Asian Theological Program
Summary Brief on the Asian Mandate
Meeting of Rectors, Deans and/or Principals of Theologates
23-25 November 2009, Loyola School of Theology
Identifying where LST is
We are situated in Southeast Asia, a region characterized by diversity in language, culture and religious tradition. Together with such diversity, Southeast Asia has also undeniable links among its different populations and with other parts of Asia, particularly East Asia and South Asia, as a result of ethnicity, commerce and history.
In recognition of this diversity as well as these links, ‘Asian’ is better applied to particular contexts rather than one Asian monolithic context. To speak of ‘Asian’ in the later sense entails a second-order construction that runs the risk of facile generalization especially if done in contrast to what is labeled ‘Western’.
Locating Jesuit Mission Today
From its very beginning, Jesuit mission has considered “the entire world” as “the object of our interest and concern.” Moreover, “as this world changes, so does the context of our mission.” (GC 35, 2, nos. 23-24) Thus Jesuit mission has always been international and global.
This means that all ministries of Jesuits, whether in their own country or elsewhere, are related to this wider reality. In our case, located as we are in the Philippines within Southeast Asia, our ministry of theological formation at LST must reflect this international and global dimension of Jesuit mission. The Jesuit Conference of Asia Pacific (JCAP) itself has articulated the desirability of having Jesuits spend part of their formation in a context other than their own.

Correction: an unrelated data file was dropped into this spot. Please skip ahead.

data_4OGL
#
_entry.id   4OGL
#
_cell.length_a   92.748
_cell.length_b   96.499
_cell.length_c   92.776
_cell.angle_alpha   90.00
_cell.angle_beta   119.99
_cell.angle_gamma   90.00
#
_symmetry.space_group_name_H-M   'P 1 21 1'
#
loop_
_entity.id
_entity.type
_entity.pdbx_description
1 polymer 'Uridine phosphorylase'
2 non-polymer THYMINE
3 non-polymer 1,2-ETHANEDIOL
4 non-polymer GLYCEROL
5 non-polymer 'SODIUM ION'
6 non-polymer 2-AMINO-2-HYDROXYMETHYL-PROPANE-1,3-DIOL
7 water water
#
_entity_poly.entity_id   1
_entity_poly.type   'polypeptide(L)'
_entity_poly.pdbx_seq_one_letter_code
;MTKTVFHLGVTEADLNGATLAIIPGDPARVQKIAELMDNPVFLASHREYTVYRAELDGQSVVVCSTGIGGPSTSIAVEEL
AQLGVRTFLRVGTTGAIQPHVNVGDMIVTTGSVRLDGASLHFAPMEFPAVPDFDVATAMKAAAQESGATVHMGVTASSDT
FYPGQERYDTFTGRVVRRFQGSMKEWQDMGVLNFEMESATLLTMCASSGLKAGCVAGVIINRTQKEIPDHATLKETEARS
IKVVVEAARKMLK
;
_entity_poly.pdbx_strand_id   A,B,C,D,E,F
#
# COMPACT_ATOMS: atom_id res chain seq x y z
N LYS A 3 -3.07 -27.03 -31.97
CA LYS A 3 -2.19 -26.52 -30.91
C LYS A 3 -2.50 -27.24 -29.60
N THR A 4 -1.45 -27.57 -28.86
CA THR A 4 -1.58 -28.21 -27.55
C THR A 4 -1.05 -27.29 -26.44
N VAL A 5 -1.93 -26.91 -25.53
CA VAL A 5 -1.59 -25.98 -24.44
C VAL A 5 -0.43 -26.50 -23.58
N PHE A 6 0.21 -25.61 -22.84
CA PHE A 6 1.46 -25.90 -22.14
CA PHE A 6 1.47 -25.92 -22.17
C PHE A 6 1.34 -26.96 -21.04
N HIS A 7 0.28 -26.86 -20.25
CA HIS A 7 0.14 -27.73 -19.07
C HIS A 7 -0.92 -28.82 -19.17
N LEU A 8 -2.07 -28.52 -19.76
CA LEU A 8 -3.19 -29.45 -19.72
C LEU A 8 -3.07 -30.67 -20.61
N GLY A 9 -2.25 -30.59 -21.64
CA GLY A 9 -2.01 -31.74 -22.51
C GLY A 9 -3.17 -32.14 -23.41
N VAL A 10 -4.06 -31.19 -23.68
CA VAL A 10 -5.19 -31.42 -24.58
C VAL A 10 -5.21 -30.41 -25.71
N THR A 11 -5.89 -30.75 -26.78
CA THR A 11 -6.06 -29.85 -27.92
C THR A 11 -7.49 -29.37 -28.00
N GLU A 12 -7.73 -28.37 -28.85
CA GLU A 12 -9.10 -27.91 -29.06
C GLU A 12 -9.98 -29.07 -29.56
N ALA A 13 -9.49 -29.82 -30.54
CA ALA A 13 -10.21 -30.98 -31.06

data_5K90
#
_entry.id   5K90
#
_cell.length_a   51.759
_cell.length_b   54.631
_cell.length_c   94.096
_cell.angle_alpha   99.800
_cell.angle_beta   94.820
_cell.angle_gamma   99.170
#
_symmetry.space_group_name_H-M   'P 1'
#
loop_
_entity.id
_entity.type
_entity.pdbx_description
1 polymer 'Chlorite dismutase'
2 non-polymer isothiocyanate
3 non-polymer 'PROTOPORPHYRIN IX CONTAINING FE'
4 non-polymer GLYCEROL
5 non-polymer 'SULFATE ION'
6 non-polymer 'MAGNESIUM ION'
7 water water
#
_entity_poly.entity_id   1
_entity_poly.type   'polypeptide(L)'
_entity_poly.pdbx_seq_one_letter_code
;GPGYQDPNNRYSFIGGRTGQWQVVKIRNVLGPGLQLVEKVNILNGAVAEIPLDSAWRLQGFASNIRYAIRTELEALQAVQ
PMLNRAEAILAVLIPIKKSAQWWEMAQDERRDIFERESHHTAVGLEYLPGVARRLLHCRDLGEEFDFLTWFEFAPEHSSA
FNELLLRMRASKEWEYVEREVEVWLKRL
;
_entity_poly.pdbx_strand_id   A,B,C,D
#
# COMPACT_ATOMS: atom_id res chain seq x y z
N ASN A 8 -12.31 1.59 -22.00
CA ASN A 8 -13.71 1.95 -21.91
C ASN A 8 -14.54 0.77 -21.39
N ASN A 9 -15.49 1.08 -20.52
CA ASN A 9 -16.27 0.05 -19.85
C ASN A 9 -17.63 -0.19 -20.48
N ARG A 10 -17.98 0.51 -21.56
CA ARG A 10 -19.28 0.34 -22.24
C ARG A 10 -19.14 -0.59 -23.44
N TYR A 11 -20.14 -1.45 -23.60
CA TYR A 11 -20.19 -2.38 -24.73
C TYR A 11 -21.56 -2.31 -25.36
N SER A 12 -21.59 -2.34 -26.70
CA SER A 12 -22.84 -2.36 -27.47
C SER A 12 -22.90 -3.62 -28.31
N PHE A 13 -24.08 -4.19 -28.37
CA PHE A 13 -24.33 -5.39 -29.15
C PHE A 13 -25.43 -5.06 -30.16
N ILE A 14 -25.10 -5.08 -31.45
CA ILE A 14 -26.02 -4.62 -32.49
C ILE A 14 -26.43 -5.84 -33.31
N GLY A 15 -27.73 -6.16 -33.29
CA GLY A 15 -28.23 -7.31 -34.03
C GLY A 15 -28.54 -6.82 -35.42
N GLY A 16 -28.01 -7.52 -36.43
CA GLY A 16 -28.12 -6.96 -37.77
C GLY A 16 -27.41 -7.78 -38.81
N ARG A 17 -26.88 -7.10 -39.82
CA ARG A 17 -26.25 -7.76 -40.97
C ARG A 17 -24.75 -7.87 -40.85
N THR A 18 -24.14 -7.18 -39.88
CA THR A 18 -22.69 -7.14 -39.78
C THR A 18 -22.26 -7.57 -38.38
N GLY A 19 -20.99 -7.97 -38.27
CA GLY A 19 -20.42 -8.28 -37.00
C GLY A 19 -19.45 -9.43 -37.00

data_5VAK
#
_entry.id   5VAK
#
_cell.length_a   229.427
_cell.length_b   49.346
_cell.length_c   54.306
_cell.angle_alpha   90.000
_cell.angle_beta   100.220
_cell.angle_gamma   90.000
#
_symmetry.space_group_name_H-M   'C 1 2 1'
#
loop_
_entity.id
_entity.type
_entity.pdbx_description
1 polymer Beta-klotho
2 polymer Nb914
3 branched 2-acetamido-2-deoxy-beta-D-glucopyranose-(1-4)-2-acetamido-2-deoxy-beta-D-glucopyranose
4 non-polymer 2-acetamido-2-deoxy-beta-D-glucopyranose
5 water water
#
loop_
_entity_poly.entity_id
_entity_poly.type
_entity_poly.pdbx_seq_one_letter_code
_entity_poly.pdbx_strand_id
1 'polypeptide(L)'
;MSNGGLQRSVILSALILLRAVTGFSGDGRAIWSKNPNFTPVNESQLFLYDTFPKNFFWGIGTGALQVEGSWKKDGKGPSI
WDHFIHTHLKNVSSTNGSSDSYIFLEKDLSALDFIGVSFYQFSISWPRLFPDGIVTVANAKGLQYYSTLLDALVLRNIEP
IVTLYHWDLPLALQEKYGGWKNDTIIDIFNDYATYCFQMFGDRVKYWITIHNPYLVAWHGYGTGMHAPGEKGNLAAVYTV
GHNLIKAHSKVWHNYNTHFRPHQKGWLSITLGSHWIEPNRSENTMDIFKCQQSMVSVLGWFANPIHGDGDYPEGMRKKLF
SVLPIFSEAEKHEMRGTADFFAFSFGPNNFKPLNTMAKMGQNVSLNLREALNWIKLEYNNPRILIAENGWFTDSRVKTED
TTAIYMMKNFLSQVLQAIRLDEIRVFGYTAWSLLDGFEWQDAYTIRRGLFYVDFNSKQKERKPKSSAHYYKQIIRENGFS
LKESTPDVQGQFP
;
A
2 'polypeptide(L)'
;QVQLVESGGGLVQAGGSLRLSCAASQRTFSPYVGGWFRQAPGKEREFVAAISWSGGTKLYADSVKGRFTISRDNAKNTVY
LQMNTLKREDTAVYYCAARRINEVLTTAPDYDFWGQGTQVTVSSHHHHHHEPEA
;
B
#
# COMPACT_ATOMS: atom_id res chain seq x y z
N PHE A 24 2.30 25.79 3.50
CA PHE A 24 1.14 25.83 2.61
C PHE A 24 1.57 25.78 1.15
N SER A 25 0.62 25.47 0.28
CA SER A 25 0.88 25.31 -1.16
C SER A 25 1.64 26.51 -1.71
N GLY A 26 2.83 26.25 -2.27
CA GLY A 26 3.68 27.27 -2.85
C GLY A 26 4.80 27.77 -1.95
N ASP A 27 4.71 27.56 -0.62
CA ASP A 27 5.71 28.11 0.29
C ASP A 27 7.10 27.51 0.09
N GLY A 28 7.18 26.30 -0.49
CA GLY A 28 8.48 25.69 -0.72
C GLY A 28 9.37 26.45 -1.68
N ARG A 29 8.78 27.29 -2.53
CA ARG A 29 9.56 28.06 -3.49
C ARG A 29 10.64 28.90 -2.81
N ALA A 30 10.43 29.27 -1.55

Describing LST’s Asian Theological Program
In the light of the above, the 2004 Asian Theological Program at LST specifies its mission even further. As the report of JCAP’s Theological Cooperation Working Group (TCWG) puts it: “Founded on the recognition that theology is ‘an academic enterprise that mediates between a cultural matrix and the significance and role of religion in that context’ (Bernard Lonergan), it missions LST to provide theological education with a more deliberate international and Asian focus.”
This program consists primarily of preparing Jesuits and other students from particular Asian contexts, including the Philippines, for the core ministerial tasks
in these contexts. This requires a dynamic interaction between Catholic tradition and these contexts in the theological formation of students: in particular, enabling them to understand and communicate the Gospel within their contexts, to enrich this tradition with concerns arising from these contexts, and to reflect critically on these contexts in the light of the Gospel.
LST or any other theological center in Asia is neither a center of “pan-Asian” theology nor one knowledgeable about all Asian theologies. However, LST can and must develop greater familiarity with theologies in and from particular Asian contexts and undertake comparative analysis among these theologies. Steps to accomplish this can be undertaken through increased collaboration with other theological centers in Asia.